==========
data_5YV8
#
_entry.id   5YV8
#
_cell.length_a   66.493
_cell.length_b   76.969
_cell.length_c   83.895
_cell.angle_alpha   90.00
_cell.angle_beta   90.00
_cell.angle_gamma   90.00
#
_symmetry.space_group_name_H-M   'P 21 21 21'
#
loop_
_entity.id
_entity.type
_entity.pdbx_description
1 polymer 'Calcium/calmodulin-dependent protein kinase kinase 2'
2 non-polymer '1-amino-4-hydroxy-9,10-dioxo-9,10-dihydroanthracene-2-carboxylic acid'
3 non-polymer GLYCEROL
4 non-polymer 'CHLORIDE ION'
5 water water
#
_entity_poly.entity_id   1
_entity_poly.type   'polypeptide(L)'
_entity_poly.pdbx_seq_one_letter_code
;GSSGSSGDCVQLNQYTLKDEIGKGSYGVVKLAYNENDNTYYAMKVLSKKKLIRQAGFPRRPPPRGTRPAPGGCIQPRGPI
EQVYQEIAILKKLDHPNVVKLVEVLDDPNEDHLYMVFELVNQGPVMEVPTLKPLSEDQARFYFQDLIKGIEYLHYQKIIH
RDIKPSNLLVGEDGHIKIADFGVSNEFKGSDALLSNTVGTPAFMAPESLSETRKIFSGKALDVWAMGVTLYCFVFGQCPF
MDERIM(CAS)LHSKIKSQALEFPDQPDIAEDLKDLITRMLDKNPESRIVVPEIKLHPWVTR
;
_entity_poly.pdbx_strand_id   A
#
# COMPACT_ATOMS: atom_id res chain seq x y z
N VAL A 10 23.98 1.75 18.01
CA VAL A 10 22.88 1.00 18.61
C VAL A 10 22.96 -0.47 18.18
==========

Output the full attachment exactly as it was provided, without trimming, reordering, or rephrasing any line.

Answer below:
data_5YV8
#
_entry.id   5YV8
#
_cell.length_a   66.493
_cell.length_b   76.969
_cell.length_c   83.895
_cell.angle_alpha   90.00
_cell.angle_beta   90.00
_cell.angle_gamma   90.00
#
_symmetry.space_group_name_H-M   'P 21 21 21'
#
loop_
_entity.id
_entity.type
_entity.pdbx_description
1 polymer 'Calcium/calmodulin-dependent protein kinase kinase 2'
2 non-polymer '1-amino-4-hydroxy-9,10-dioxo-9,10-dihydroanthracene-2-carboxylic acid'
3 non-polymer GLYCEROL
4 non-polymer 'CHLORIDE ION'
5 water water
#
_entity_poly.entity_id   1
_entity_poly.type   'polypeptide(L)'
_entity_poly.pdbx_seq_one_letter_code
;GSSGSSGDCVQLNQYTLKDEIGKGSYGVVKLAYNENDNTYYAMKVLSKKKLIRQAGFPRRPPPRGTRPAPGGCIQPRGPI
EQVYQEIAILKKLDHPNVVKLVEVLDDPNEDHLYMVFELVNQGPVMEVPTLKPLSEDQARFYFQDLIKGIEYLHYQKIIH
RDIKPSNLLVGEDGHIKIADFGVSNEFKGSDALLSNTVGTPAFMAPESLSETRKIFSGKALDVWAMGVTLYCFVFGQCPF
MDERIM(CAS)LHSKIKSQALEFPDQPDIAEDLKDLITRMLDKNPESRIVVPEIKLHPWVTR
;
_entity_poly.pdbx_strand_id   A
#
# COMPACT_ATOMS: atom_id res chain seq x y z
N VAL A 10 23.98 1.75 18.01
CA VAL A 10 22.88 1.00 18.61
C VAL A 10 22.96 -0.47 18.18